Legal Name Change? Facebook Still Won't Let You Be Maj. Major Major Major The social media titan has been cracking down on names it perceives to be fake, even if they no longer are — as Jemmaroid Von Laalaa recently discovered.
NPR logo

Legal Name Change? Facebook Still Won't Let You Be Maj. Major Major Major

  • Download
  • <iframe src="https://www.npr.org/player/embed/422800603/422800604" width="100%" height="290" frameborder="0" scrolling="no" title="NPR embedded audio player">
  • Transcript
Legal Name Change? Facebook Still Won't Let You Be Maj. Major Major Major

Legal Name Change? Facebook Still Won't Let You Be Maj. Major Major Major

  • Download
  • <iframe src="https://www.npr.org/player/embed/422800603/422800604" width="100%" height="290" frameborder="0" scrolling="no" title="NPR embedded audio player">
  • Transcript

DAVID GREENE, HOST:

Good morning. I'm David Don Greenoid (ph), or maybe that's just my codename online. If it were, apparently Facebook wouldn't allow it. They have been cracking down on fake names and recently went after Jemma Rogers who set up an account as Jemmaroid Von Laalaa in 2008. Facebook demanded she prove it's her name. She tried to Photoshop Jemmaroid on her bank cards. Facebook didn't buy it. She legally changed her name to Jemmaroid Von Laalaa. Facebook still won't budge. They're, quote, "looking into the matter." It's MORNING EDITION.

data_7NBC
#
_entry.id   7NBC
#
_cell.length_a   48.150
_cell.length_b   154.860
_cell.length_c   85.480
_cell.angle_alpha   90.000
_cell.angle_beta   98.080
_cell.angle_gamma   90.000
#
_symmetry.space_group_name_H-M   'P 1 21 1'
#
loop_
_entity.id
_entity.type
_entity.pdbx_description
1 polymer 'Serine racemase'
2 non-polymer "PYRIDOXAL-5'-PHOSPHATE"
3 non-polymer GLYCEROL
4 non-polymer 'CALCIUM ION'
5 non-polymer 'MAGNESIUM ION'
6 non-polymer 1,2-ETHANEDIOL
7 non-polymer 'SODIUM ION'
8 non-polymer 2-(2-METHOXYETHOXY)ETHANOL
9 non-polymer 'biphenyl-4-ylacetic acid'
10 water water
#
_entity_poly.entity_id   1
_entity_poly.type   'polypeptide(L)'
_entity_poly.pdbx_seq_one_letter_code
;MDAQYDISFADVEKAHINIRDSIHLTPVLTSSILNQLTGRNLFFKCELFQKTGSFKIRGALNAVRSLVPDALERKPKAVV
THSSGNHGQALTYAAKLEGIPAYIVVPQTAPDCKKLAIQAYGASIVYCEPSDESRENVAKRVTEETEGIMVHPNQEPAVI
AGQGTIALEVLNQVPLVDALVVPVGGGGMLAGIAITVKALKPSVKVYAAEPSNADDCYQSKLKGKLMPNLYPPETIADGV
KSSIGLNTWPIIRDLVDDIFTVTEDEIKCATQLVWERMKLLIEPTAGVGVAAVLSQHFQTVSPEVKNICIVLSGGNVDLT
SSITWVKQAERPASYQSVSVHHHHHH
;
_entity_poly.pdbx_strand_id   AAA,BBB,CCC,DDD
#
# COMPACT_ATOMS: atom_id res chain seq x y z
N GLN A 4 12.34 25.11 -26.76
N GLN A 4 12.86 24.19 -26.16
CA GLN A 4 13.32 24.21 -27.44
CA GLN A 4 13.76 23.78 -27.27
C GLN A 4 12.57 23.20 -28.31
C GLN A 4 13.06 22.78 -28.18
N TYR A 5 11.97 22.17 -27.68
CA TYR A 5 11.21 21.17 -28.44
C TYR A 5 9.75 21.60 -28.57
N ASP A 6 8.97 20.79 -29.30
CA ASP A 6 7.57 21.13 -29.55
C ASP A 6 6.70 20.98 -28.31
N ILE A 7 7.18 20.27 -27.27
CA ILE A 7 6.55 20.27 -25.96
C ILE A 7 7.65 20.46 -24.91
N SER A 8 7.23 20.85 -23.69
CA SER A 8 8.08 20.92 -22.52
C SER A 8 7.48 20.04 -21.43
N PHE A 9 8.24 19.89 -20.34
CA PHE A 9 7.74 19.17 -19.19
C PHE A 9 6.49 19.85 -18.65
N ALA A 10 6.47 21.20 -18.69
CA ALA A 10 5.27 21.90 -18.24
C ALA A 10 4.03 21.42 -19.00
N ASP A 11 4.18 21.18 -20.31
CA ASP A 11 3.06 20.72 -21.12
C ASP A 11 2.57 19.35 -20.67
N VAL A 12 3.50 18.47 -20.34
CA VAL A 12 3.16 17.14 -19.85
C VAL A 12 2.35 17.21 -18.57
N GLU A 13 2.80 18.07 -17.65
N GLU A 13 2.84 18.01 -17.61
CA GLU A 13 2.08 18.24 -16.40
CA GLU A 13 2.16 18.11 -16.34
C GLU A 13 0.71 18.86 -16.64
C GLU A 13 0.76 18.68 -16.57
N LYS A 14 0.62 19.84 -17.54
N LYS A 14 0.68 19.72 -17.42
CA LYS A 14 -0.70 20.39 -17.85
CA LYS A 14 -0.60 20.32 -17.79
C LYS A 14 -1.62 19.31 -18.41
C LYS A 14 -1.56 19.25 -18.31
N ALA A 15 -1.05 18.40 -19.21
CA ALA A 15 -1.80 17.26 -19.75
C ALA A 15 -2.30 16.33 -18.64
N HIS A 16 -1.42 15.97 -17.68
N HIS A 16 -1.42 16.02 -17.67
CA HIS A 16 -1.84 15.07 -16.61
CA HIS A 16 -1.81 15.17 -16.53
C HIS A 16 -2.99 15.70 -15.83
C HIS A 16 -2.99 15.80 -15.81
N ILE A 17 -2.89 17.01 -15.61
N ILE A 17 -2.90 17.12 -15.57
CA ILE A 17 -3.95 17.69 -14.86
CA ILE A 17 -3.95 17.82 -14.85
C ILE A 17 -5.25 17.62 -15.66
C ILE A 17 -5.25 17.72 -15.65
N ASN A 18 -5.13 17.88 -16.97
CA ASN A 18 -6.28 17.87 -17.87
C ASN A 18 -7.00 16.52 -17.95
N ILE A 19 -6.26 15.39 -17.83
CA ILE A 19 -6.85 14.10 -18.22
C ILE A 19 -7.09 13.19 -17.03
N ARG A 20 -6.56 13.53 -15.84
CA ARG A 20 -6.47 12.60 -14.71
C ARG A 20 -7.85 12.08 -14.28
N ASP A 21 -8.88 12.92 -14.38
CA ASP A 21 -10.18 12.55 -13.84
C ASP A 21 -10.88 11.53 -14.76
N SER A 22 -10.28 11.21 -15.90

Copyright © 2015 NPR. All rights reserved. Visit our website terms of use and permissions pages at www.npr.org for further information.

NPR transcripts are created on a rush deadline by Verb8tm, Inc., an NPR contractor, and produced using a proprietary transcription process developed with NPR. This text may not be in its final form and may be updated or revised in the future. Accuracy and availability may vary. The authoritative record of NPR’s programming is the audio record.